Justia Drugs & Biotech Opinion SummariesArticles Posted in US Court of Appeals for the Federal Circuit
Almirall, LLC v. Amneal Pharmaceuticals, LLC
Almirall’s patent relates to methods of treating acne or rosacea with dapsone formulations that include an acrylamide/sodium acryloyldimethyl taurate copolymer (A/SA) thickening agent and the solvent diethylene glycol monoethyl ether (DGME), which allows compositions to be prepared with increased solubilized concentrations of dapsone. A polymeric viscosity builder such as an A/SA, can minimize the yellowing of the composition and can reduce the particle size, and minimize a gritty feel upon application. The Almirral patent includes 62 generalized composition embodiments and eight specific example formulations.On inter partes review, the Patent Trial and Appeal Board agreed that claims 1–8 would have been obvious over prior art at the time the alleged invention was made. The Federal Circuit affirmed. The Board’s decision sets forth factual findings of similarity between carbomers and A/SA agents that support its conclusion that prior art discloses a range for each component of the composition that either fully encompasses or overlaps/abuts the ranges and amounts for those components recited in the challenged claims, sufficient to create a presumption of obviousness. The court upheld the Board’s analysis of whether a skilled artisan would have had a reasonable expectation of success in combining prior art teachings to achieve the claimed invention. View "Almirall, LLC v. Amneal Pharmaceuticals, LLC" on Justia Law
Adapt Pharma Operations Ltd. v. Teva Pharmaceuticals USA, Inc.
Adapt’s patents-in-suit claim methods of treating opioid overdose by intranasal administration of a naloxone formulation, and devices for intranasal administration. Naloxone—the active ingredient in Adapt’s NARCAN® Nasal Spray—is an opioid receptor antagonist that blocks opioids from reaching the opioid receptors, helping reverse the effects of opioid overdose. Before the priority date of the patents-in-suit, numerous naloxone products had been used to treat opioid overdose. The patents-in-suit are listed in the FDA’s “Approved Drug Products with Therapeutic Equivalence Evaluations” “Orange Book.” Teva submitted to the FDA Abbreviated New Drug Application (ANDA) seeking approval to manufacture and sell a generic version of NARCAN®., with a Paragraph IV certification asserting that the patents-in-suit are invalid, unenforceable, and/or not infringed, 21 U.S.C. 355(j)(2)(A)(vii)(IV).Adapt sued Teva for infringement under 35 U.S.C. 271(e)(2). The Federal Circuit affirmed a holding that the asserted claims of the patents-in-suit would have been obvious in view of prior art. The district court’s findings, supported by ample evidence, provide a detailed explanation as to why a skilled artisan would have been motivated to combine the prior art references to arrive at the claimed invention. Prior art, as a whole, did not teach away from the claimed invention. The court rejected Adapt’s argument that its evidence of unexpected results, copying, skepticism, long-felt need, and failure of others indicated nonobviousness. View "Adapt Pharma Operations Ltd. v. Teva Pharmaceuticals USA, Inc." on Justia Law
Novartis Pharmaceuticals Corp. v. Accord Healthcare, Inc.
Novartis markets a 0.5 mg daily dose of fingolimod hydrochloride under the brand name Gilenya. The medication is used to treat relapsing-remitting multiple sclerosis, a debilitating immune-mediated demyelinating disease in which the immune system attacks the myelin coating the nerves in the central nervous system. Most MS patients initially present as RRMS patients, but many eventually develop a secondary progressive form of MS, causing them to experience growing disability. There is currently no cure for MS. The disease is managed by reducing or preventing relapses and thereby slowing disability.HEC filed an Abbreviated New Drug Application (ANDA) seeking approval to market a generic version of Gilenya. Novartis sued, alleging that HEC’s ANDA infringes all claims of the 405 patent. The Federal Circuit affirmed a holding that the patent is not invalid and that HEC’s ANDA infringes. The 405 claims do not fail the written description requirement of 35 U.S.C. 112(a). The district court did not clearly err in finding that a skilled artisan would read the 405 patent’s disclosure to describe the “absent an immediately preceding loading dose” negative limitation. View "Novartis Pharmaceuticals Corp. v. Accord Healthcare, Inc." on Justia Law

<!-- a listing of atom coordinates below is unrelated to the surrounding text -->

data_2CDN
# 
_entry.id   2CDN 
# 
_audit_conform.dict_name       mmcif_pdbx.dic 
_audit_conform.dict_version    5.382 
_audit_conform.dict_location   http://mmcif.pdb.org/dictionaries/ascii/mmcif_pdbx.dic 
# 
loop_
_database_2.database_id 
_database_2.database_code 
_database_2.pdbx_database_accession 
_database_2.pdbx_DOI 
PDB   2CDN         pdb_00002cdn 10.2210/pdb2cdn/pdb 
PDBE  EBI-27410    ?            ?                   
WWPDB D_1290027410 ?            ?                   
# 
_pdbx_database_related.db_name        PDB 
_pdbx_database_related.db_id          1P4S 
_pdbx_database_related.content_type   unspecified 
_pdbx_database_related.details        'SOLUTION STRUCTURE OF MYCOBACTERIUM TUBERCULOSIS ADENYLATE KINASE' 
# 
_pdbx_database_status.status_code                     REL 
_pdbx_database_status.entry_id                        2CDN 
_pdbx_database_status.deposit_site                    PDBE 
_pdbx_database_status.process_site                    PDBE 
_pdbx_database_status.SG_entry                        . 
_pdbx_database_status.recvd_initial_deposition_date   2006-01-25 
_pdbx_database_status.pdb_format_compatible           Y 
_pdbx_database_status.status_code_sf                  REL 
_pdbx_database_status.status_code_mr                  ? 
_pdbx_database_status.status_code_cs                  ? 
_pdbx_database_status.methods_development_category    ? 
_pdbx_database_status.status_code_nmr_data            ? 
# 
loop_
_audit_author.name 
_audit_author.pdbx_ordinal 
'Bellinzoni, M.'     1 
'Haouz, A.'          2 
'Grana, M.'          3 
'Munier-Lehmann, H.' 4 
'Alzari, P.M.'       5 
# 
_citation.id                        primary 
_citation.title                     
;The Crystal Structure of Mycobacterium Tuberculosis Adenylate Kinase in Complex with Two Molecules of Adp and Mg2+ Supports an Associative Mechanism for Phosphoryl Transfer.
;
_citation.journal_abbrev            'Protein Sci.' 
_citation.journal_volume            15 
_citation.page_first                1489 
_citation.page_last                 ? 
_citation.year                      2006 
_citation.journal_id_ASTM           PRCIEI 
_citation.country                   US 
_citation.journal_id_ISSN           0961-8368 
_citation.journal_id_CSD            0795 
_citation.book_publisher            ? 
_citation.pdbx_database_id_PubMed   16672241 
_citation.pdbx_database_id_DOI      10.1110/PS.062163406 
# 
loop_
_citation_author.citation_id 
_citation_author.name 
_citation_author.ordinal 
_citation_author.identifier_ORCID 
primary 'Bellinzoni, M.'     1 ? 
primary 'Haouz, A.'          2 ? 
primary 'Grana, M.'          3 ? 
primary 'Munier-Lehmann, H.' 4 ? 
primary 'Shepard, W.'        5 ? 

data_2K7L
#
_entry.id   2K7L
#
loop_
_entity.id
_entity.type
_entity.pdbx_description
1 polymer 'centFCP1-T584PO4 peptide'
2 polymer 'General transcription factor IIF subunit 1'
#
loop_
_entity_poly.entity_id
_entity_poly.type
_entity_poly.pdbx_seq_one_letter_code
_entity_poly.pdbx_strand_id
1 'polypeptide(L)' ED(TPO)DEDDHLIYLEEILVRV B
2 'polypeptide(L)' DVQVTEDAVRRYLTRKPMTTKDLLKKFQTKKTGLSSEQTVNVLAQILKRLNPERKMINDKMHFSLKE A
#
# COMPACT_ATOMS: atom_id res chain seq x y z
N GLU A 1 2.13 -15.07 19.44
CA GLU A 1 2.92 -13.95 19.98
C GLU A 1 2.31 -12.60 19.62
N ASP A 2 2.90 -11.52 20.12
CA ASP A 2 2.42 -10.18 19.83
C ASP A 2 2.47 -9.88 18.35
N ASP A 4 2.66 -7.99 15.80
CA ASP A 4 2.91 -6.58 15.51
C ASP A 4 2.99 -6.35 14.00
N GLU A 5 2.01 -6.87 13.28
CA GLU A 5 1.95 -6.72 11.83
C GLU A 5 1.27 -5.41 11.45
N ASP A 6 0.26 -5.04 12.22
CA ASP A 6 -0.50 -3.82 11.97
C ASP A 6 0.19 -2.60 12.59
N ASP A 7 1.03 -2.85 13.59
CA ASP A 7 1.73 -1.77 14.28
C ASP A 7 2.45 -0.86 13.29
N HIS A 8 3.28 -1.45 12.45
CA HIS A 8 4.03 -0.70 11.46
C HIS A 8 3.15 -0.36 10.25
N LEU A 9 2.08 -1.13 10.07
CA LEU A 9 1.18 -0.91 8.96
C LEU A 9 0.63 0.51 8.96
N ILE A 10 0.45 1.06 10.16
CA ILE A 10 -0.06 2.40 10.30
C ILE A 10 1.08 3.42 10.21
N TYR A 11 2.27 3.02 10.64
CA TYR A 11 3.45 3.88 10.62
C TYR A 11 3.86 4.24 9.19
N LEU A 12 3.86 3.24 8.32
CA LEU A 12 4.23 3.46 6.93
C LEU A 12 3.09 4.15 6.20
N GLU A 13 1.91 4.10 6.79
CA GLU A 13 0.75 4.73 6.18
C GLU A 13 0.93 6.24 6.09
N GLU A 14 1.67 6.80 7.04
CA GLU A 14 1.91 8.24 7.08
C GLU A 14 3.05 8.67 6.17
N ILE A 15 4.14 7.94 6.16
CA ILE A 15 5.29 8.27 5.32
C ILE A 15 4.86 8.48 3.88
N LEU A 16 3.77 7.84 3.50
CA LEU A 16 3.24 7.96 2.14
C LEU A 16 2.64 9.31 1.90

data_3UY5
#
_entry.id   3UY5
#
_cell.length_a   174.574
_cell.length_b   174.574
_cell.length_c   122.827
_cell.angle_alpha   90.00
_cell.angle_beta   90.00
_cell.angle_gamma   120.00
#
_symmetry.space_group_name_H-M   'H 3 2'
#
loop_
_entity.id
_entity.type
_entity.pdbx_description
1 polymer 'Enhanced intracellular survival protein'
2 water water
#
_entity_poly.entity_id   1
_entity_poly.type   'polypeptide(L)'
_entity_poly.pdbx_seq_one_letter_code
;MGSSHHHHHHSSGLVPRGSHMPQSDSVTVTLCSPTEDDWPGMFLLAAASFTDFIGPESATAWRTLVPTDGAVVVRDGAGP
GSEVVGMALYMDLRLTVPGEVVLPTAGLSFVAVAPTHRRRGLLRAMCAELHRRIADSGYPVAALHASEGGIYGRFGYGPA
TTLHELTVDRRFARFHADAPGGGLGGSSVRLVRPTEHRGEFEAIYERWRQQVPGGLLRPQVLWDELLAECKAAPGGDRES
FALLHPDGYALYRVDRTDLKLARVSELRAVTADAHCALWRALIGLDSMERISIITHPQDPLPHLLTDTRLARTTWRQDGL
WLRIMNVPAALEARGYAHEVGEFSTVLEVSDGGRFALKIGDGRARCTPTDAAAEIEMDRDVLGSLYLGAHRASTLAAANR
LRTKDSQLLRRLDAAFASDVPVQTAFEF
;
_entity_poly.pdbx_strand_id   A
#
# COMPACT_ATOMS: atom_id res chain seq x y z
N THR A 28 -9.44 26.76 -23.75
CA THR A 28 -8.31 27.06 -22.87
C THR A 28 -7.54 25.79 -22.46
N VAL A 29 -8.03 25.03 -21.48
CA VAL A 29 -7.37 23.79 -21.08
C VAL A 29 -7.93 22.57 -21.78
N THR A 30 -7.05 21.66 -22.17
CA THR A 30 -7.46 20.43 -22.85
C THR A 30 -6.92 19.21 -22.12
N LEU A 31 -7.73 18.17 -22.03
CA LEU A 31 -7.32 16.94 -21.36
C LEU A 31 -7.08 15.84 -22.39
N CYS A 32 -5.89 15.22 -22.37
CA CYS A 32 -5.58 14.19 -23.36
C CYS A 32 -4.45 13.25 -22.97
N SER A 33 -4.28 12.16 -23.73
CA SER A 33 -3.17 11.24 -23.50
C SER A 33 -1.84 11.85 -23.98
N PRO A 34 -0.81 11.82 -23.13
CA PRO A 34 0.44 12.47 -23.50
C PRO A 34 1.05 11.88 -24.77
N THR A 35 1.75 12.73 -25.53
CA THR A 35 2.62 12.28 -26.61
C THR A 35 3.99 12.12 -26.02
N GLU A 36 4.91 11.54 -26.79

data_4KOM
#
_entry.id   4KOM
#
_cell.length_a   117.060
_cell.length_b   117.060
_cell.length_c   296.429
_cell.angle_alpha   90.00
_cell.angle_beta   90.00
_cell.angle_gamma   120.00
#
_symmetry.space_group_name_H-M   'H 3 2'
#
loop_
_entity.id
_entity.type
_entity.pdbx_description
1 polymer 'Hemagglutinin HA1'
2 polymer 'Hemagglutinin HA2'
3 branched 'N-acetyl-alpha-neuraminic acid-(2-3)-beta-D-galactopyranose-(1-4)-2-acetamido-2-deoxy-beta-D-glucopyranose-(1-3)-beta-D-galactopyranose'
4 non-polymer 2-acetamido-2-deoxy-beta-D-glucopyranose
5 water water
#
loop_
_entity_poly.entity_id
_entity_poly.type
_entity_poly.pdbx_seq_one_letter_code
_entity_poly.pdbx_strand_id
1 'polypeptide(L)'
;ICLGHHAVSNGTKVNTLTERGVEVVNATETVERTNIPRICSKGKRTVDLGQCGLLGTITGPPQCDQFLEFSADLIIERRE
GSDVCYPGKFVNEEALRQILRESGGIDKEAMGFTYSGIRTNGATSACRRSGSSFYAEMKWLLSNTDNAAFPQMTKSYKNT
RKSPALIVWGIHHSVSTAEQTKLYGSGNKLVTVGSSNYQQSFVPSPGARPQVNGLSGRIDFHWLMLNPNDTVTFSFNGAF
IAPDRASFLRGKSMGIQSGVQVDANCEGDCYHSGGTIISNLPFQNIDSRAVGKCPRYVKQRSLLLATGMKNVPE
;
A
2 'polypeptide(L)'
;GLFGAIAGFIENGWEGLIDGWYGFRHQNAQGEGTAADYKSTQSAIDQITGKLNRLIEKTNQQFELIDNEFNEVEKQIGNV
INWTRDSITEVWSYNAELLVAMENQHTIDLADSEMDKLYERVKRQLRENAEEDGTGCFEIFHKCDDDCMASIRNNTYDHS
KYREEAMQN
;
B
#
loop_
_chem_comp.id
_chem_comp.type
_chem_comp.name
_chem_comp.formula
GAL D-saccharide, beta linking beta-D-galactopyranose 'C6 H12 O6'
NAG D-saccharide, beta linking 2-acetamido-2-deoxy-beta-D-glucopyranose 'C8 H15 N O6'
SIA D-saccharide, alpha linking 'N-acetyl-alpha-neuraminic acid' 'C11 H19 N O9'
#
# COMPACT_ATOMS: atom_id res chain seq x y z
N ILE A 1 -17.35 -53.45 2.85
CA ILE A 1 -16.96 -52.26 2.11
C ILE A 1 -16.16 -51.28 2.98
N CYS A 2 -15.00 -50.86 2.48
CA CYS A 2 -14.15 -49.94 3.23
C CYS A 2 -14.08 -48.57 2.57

AstraZeneca AB v. Mylan Pharmaceuticals Inc.
AstraZeneca’s asserted patents are listed in the FDA’s “Approved Drug Products with Therapeutic Equivalence Evaluations” (Orange Book), as covering AstraZeneca’s Symbicort® pressurized metered-dose inhaler (pMDI). The Symbicort® pMDI is approved for the treatment of asthma and chronic obstructive pulmonary disease (COPD). AstraZeneca has marketed a dry powder inhaler version of Symbicort® (Symbicort® Turbuhaler) since the early 1990s. Both the Symbicort® pMDI and the Symbicort® Turbuhaler administer two active ingredients to the lungs—formoterol, a bronchodilator that opens the airway, and budesonide, a steroid that reduces inflammation in the lungs. Mylar's predecessor submitted an Abbreviated New Drug Application (ANDA) to the FDA, seeking approval to manufacture and sell a generic version of Symbicort® pMDI.AstraZeneca sued Mylan for infringement. After claim construction, Mylan stipulated to infringement. The district court entered judgment accordingly, then held a bench trial and determined that Mylan failed to prove that the asserted claims are invalid as obvious. The Federal Circuit vacated the judgment of infringement, disagreeing with the district court’s claim construction of “0.001%,” the claimed amount of the excipient PVP, on which the stipulated judgment of infringement was based. The court affirmed the determination of nonobviousness, finding no clear error in the district court’s finding that the prior art taught away from the claimed invention. View "AstraZeneca AB v. Mylan Pharmaceuticals Inc." on Justia Law
Teva Pharmaceuticals USA, Inc. v. Corcept Therapeutics, Inc.
In the 1980s, researchers suggested using mifepristone to treat Cushing’s syndrome, a disease caused by excessive cortisol levels. More than 20 years later, Corcept initiated the first major clinical trial of mifepristone and obtained FDA approval for Korlym, a mifepristone tablet, with postmarketing requirements (21 U.S.C. 355(o)(3)), including a drug-drug interaction clinical trial involving co-administration of ketoconazole. The FDA approved the prescribing information for Korlym on its label, which warned against using mifepristone “with strong CYP3A inhibitors” and limited the “mifepristone dose to 300 mg per day when used with strong CYP3A inhibitors.” Corcept conducted the drug-drug interaction study, then obtained the 214 patent relating to methods of treating Cushing’s syndrome by co-administering mifepristone and a strong CYP3A inhibitor.Corcept asserted the 214 patent against Teva, Teva sought post-grant review, arguing that certain claims would have been obvious in light of Korlym’s label and the FDA memo describing the required drug interaction study (Lee). The Federal Circuit affirmed the Patent Trial and Appeal Board’s rejection of the obviousness claims. The Board did not err by requiring Teva to show a reasonable expectation of success for a specific mifepristone dosage. The general working conditions disclosed in Lee did not encompass the claimed invention. A skilled artisan would not have expected monotherapy and coadministration dosages to behave similarly. View "Teva Pharmaceuticals USA, Inc. v. Corcept Therapeutics, Inc." on Justia Law